Constipation in Toddlers
When little ones have tummy aches it can be difficult to discern what is wrong. You can’t read their minds and they often don’t have the vocabulary to describe it. If you suspect constipation and you have made significant changes in the child’s diet recently, constipation may be the culprit. Changes in diet, such as switching from breast milk to bottles or from liquid to solid foods, can mean difficulty for a child’s tummy. These changes can confuse the digestive system while the body gets used to these newly introduced foods that require the bowels to work a little harder. For these reasons, constipation in toddlers is a somewhat common problem.
Also, toddlers often have limited diets which include a lot of milk, cheese, bananas, breads and cereals. Making sure that their diet also includes fiber-packed foods is important. Sprinkling some wheat germ on their cereal or giving them apple juice daily are small changes that can help to prevent constipation before it starts.
Toddler Constipation–Warning Signs
If you don’t remember the last time you changed a poopy diaper on your toddler, or if they haven’t pooped in the toilet for several days, he or she may be at risk for constipation. It’s difficult to tell when a child is constipated because their general fussiness could be caused by a myriad of things, so you need to narrow down what the cause might be.
Stools that seem to be dry and hard or difficult for the child to evacuate from the bowels may be warning signs of constipation. Some toddlers might not like to interrupt their play to use the toilet, so they ignore their bodies’ signs that they need to. This clenching of the rear end can be another sign of constipation in toddlers.
Although suppositories and other medications are available from the pharmacy for treating constipation, it’s best for the child if you can try to take a natural approach first. Most people don’t love the idea of pumping their kids full of chemicals. Because the culprit for causing constipation in toddlers is often their diet, it’s best if you can use the diet to help remedy the situation as well.
Foods to Eat
Toddlers are notoriously picky about what they eat, but getting some dark green spinach with fiber and magnesium into them will be useful. Maybe try a smoothie with fresh fruits that also have laxative properties such as apples or pears (avoid bananas). The more roughage and fiber you can get them to eat, such as steel cut oats, the better off they will be.
Prunes, dates, and figs all have properties that help the bowels to move. This includes the fig bars called Fig Newtons, which are similar to cookies. If a few of these are given to a child with a glass of apple juice, in a few hours it should begin helping relieve some of the pain and difficulties of constipation. If you can get them to drink prune juice, which has a bit of a pungent taste, that’s even better. Or add just a splash of prune juice to their apple juice, put a lid on it, and maybe they’ll be fooled!
Adding a tablespoon of light corn syrup, or a couple of teaspoons of brown sugar, to a cup of water or pear juice can be helpful in easing constipation. This will keep the child from getting dehydrated, which can further complicate constipation. If you can slip a little oil into the mix, such as mineral oil, that will help lubricate the stool for easier removal.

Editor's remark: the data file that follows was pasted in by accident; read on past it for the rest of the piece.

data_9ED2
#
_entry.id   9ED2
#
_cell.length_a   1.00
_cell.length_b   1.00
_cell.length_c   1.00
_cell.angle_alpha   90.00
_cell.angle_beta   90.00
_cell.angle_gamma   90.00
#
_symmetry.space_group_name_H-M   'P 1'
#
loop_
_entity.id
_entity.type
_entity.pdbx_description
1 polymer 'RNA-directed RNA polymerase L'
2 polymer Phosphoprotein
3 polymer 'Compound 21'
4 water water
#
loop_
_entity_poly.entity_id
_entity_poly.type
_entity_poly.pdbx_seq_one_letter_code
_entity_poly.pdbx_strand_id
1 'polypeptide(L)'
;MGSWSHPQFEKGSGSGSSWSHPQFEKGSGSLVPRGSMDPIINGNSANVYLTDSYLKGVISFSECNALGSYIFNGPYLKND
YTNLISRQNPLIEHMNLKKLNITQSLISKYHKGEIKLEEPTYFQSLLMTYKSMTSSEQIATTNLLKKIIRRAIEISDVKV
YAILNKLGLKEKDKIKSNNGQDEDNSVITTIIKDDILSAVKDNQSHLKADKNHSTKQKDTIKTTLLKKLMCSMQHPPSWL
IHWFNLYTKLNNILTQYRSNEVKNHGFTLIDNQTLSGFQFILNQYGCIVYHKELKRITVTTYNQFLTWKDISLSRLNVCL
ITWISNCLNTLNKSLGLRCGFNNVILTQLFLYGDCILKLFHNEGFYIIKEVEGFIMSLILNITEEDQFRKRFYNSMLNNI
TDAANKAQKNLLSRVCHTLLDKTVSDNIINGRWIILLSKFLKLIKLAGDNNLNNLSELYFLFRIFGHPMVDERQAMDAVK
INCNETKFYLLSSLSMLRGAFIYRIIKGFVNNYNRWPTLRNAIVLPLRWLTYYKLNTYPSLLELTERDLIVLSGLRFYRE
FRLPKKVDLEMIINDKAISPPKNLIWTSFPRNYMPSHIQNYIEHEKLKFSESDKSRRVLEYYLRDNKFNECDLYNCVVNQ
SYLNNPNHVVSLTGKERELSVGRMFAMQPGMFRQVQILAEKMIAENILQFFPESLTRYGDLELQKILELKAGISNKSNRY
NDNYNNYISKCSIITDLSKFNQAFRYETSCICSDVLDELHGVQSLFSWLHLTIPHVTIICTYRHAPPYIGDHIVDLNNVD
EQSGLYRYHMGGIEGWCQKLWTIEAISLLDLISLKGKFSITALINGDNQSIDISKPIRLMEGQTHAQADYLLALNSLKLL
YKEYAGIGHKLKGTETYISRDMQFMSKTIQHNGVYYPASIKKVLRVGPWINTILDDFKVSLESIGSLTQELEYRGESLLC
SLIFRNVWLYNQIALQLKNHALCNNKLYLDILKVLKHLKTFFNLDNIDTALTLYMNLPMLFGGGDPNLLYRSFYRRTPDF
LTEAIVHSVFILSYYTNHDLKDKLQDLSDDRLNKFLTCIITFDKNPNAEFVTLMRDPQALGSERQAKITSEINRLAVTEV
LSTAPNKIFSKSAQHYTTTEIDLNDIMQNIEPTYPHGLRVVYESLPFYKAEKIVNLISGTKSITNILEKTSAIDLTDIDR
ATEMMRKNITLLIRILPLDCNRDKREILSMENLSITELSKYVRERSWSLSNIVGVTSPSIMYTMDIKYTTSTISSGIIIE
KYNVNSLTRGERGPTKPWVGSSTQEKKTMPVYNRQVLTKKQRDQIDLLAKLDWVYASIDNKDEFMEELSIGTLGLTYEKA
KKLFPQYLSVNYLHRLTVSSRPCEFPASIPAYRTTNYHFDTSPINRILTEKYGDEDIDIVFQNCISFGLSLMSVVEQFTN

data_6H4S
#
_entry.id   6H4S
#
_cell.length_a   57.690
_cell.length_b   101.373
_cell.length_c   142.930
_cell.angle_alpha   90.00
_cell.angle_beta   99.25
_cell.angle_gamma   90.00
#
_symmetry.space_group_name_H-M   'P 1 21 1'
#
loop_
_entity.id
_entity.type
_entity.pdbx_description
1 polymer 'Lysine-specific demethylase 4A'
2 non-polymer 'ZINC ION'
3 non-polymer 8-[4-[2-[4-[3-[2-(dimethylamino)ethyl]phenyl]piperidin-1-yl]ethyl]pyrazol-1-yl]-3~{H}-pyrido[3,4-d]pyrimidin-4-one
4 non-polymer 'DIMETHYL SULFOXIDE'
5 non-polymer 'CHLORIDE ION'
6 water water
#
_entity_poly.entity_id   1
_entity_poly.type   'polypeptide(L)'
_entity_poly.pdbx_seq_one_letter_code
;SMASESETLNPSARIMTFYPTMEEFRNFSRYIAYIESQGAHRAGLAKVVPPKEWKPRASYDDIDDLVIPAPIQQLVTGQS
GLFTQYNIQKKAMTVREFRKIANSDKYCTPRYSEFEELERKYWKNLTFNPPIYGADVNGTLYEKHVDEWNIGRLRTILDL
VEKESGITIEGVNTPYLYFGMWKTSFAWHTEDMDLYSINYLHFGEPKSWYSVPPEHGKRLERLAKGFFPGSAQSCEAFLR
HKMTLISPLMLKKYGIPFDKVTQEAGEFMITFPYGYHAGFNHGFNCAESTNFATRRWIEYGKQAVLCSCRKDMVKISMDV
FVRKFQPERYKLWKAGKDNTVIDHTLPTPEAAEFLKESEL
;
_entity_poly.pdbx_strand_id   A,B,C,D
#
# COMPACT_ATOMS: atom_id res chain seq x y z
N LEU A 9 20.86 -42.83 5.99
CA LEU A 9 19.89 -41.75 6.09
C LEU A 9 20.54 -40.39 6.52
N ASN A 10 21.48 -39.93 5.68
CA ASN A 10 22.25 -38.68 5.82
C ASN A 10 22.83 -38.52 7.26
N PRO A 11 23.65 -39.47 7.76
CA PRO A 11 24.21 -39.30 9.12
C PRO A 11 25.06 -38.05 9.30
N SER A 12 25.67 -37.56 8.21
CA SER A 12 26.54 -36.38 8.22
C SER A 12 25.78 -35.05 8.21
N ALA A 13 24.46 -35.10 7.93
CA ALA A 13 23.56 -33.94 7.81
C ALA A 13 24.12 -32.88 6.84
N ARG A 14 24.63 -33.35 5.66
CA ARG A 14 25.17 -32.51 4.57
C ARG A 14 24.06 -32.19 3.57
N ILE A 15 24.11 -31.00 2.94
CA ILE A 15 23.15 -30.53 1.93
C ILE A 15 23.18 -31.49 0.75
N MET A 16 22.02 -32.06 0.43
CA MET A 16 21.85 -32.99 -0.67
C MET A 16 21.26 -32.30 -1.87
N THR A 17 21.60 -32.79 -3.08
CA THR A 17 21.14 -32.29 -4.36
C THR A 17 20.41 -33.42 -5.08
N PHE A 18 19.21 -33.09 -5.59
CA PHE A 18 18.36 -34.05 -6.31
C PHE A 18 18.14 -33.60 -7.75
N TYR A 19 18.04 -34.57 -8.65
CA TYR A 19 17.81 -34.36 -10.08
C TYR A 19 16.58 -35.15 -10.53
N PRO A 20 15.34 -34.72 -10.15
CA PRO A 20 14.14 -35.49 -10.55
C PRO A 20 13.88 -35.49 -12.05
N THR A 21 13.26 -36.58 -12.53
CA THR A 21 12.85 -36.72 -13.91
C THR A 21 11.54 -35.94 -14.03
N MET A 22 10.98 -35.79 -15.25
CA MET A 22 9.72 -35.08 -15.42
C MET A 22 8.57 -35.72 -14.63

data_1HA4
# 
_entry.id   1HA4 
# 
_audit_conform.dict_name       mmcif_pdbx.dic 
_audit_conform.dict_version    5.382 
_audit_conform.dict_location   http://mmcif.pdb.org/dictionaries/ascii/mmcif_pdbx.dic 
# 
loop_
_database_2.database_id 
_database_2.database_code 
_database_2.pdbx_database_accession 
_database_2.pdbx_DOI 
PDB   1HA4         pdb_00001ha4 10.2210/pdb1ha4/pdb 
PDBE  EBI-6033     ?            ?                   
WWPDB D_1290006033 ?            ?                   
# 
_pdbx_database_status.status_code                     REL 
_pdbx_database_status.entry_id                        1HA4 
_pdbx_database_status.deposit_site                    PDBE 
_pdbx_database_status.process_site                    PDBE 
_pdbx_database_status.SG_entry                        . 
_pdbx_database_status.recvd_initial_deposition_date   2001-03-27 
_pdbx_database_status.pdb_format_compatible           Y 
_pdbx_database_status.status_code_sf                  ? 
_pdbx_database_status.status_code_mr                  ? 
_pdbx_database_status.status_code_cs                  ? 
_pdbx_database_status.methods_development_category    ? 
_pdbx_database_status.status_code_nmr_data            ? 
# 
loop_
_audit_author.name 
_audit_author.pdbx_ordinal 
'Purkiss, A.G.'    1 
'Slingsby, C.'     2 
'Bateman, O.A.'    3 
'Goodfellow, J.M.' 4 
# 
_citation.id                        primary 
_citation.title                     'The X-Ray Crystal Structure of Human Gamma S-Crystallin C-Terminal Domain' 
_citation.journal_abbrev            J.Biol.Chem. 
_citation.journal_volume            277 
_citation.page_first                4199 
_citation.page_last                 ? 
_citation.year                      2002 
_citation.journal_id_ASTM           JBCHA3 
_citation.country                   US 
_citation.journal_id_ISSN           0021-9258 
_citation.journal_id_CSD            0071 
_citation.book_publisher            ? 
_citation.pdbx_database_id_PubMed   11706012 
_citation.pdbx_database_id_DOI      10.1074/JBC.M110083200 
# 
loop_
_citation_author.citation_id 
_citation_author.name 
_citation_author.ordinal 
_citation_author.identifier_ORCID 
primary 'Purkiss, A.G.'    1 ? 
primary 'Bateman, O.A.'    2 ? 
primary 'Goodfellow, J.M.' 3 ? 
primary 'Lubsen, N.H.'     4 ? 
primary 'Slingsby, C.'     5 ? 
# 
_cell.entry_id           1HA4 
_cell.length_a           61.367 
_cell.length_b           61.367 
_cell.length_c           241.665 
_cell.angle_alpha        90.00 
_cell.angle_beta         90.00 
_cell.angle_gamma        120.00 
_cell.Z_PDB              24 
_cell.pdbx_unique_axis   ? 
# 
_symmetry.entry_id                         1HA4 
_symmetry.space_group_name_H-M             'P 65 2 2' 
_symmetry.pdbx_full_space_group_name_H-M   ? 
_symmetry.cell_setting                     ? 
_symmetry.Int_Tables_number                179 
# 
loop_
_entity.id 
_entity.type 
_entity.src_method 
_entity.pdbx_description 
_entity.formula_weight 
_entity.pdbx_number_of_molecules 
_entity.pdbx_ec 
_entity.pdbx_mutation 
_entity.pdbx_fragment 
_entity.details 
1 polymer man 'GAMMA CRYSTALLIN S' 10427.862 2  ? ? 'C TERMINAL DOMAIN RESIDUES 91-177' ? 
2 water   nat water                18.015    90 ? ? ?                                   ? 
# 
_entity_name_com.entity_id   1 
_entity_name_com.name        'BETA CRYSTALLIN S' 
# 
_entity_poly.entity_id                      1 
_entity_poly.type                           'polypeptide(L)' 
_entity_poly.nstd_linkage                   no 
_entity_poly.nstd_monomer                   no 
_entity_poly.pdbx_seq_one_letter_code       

Though you don’t want to overdo it, some herbal teas can be helpful in remedying constipation. Chamomile tea, rhubarb root, green tea, and fennel tea all contain properties which can loosen the bowls. The amount of tea given should be about half of what an adult might drink. Of course, you’ll need to steep the tea and let it sit, serving it to your little one lukewarm so as not to risk any burns. You may be able to mix tea with juice as a disguise if the tea by itself is too bitter.
Honey and blackstrap molasses are also great laxatives which can be used to sweeten foods your toddler is already used to eating. This is a great way to make the tea more tasty as well. Cutting back your toddler’s intake of milk or other dairy products for a bit, may also aid in getting their bowels to move.
Walking is especially helpful to get the bowels churning, so keep that toddler on the move as much as possible. For babies, lie them on their backs and move their legs slowly in a bicycling movement in a very relaxing, gentle way to stimulate a bowel movement.
Gentle massage of the stomach and bowels is another way to loosen up tightly impacted bowels, as well as helping little tummies feel better while they are in pain. Be careful, however, not to put too much pressure on the abdomen. Just a soft touch should be enough to help the child relax.
One reason toddlers may have difficulty with a bowel movement if they are using an adult toilet is that their feet don’t touch the ground. They have no leverage with which to push, and their bowel muscles may not be super developed yet. If you can arrange for them to have a step stool in front of the toilet to rest their feet on, this may help. Or let them use a potty built for their own size.
Try to make the bathroom an “enjoyable” place for the child to be, rather than a place that is stressful. Sometimes it takes a little bit of sitting on the toilet to spur the bowels to begin moving. Provide picture books, music, or whatever it takes for your toddler to feel comfortable on the toilet in order to do his or her business. Also, you may need to relax in order to help your little one relax!
Whatever you do – keep in mind that constipation in toddlers can lead to more serious problems. Watch for the warning signs and treat your toddler accordingly. More often than not, keeping it natural is the easiest, best and cheapest remedy for toddler constipation.
Image: “I Poop!” from Flickr by evilpeacock
Image: “sleeping” from Flickr by olaerik
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